2 bodies found in Rio Grande, spurs criticism of US-Mexico border policies

One of the bodies was found tangled in a series of giant buoys installed as a barrier, raising human rights concerns.

Migrants face barbed wire in the Rio Grande river
Migrants and asylum seekers approach the site outside Eagle Pass, Texas, where workers assembled buoys as a border barrier on July 11 [Eric Gay/AP Photo]

The discovery of two bodies in a river on the United States-Mexico border has spurred criticisms that a floating barrier erected by the Republican leader of Texas is endangering migrants and asylum seekers.

Mexican authorities announced on Thursday that they had discovered the bodies of two people in the Rio Grande, one of them stuck in a group of buoys installed by Texas Governor Greg Abbott to stop people from crossing into the US.

“We are concerned about the impact on migrants’ human rights and personal security that these state policies could have, as they go in the opposite direction to close collaboration,” Mexico’s foreign ministry said in a statement.

The Texas Department of Public Safety (DPS) responded on Thursday that the body found tangled in the buoys appeared to have drowned earlier and floated downstream.

The second body, which remains unidentified, was discovered about 5 kilometres (3 miles) away from the first.

The buoys, criticised by rights groups as a cruel political stunt, are the subject of a lawsuit from the administration of US President Joe Biden.

In its legal filings, the US Justice Department has said that the floating buoys raise humanitarian and territorial concerns.

The Mexican government has also voiced discontent over the buoys. It has sent the US two diplomatic letters alleging that the aquatic barriers may violate Mexican sovereignty.

Governor Abbott previously rejected a federal appeal in July to remove the barrier, after Biden’s government accused the Texas governor of installing the buoys without permission.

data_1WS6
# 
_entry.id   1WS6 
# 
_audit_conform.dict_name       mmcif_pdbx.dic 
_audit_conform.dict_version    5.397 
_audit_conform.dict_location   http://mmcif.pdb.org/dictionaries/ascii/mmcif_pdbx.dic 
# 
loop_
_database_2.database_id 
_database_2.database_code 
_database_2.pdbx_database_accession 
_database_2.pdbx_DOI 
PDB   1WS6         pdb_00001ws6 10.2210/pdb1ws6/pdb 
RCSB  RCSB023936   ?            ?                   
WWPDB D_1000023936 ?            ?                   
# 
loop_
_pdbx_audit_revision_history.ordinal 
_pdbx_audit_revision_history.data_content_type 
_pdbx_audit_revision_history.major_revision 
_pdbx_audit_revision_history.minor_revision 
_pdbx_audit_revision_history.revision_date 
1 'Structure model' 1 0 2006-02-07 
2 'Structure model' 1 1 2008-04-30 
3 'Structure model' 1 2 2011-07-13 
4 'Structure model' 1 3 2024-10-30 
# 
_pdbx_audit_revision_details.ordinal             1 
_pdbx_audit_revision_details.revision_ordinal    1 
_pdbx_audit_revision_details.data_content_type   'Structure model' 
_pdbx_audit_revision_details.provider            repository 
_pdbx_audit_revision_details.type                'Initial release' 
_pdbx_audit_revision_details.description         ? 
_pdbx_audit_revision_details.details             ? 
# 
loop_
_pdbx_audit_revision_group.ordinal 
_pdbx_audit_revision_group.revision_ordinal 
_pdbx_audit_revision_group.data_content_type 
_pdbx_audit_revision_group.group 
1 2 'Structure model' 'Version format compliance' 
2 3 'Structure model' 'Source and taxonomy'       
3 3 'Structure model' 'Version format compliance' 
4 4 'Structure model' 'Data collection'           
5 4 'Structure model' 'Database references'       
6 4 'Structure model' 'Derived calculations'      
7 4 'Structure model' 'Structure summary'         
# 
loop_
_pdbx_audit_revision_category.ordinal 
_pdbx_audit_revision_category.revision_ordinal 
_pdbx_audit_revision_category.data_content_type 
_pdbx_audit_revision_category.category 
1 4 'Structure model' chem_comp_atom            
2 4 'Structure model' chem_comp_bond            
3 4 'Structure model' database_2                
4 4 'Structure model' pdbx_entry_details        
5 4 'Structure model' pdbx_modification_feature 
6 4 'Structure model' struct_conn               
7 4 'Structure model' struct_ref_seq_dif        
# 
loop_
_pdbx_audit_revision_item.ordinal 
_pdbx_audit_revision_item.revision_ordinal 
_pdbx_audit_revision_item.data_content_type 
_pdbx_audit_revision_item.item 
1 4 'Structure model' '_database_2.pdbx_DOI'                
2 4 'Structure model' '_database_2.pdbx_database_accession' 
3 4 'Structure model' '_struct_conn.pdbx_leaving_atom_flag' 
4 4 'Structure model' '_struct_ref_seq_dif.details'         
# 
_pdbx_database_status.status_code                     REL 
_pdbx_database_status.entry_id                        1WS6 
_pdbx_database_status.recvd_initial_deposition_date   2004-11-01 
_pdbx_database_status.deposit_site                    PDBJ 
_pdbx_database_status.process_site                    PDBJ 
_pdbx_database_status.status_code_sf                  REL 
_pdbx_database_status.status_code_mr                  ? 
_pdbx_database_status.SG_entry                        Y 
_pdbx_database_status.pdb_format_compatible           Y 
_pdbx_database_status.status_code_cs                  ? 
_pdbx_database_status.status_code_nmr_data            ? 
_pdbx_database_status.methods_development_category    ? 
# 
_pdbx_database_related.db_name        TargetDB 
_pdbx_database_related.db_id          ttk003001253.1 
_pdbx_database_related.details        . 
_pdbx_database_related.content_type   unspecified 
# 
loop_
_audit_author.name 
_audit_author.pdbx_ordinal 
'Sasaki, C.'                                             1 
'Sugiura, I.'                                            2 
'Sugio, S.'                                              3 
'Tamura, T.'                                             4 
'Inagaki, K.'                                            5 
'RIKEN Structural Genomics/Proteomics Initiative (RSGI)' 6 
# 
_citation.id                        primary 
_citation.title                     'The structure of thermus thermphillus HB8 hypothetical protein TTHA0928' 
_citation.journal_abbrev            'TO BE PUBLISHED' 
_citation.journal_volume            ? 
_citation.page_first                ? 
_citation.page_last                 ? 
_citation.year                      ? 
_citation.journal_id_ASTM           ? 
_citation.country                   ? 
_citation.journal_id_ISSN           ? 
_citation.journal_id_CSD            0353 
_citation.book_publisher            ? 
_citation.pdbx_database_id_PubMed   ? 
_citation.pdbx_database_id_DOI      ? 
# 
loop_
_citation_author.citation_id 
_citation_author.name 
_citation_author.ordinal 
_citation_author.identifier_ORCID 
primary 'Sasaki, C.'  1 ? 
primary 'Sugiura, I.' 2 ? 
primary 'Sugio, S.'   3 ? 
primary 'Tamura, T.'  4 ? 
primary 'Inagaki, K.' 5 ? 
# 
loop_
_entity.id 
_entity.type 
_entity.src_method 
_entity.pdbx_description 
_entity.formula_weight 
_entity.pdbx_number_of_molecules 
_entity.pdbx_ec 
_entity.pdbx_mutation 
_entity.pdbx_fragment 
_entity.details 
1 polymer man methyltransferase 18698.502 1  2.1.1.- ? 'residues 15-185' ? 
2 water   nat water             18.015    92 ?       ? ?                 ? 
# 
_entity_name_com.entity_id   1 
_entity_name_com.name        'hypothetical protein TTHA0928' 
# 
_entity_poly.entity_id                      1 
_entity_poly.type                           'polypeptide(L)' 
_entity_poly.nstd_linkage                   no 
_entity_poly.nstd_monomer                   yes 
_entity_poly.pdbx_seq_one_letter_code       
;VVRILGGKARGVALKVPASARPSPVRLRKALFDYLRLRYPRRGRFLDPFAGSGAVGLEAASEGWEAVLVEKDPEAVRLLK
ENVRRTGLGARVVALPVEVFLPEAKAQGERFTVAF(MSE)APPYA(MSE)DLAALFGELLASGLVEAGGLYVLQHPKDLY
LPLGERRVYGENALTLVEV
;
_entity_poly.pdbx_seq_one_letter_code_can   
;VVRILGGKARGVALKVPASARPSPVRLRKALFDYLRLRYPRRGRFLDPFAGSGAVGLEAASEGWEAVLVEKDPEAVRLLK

The standoff echoes a similar situation that unfolded in Arizona last year, with then-Republican Governor Doug Ducey. He came under fire for erecting a makeshift barrier with shipping containers along the border with Mexico.

It too prompted a federal lawsuit, with the Biden administration alleging that the shipping containers damaged federal lands and threatened public safety.

But Republicans have defended the unorthodox measures, arguing that the Biden administration has been too lax in its effort to deter irregular border crossings.

While the Biden administration has criticised the buoy barrier on humanitarian grounds, critics accuse his government of continuing a decades-long policy of “prevention through deterrence”.

They argue that the government has a history of funnelling migrants and asylum seekers into perilous terrain, by narrowing the legal pathways to entry.

Migrant rights groups say that such efforts do not stop people from making the trip north but rather result in unnecessary deaths as migrants swim across rivers and cross remote stretches of desert to avoid detection.

For years, the Rio Grande has evoked fear in migrants, known for its churning waters and frequent drownings. In September 2022, nine bodies were discovered at just one point of the river in a single day.

Efforts by Abbott to escalate border enforcement at the state level have been the subject of persistent controversy. Last month, a Texas state trooper spurred an outcry after he wrote a letter describing “inhumane” border policies, including orders to push migrants at risk of drowning back into the river.

Source: Al Jazeera and news agencies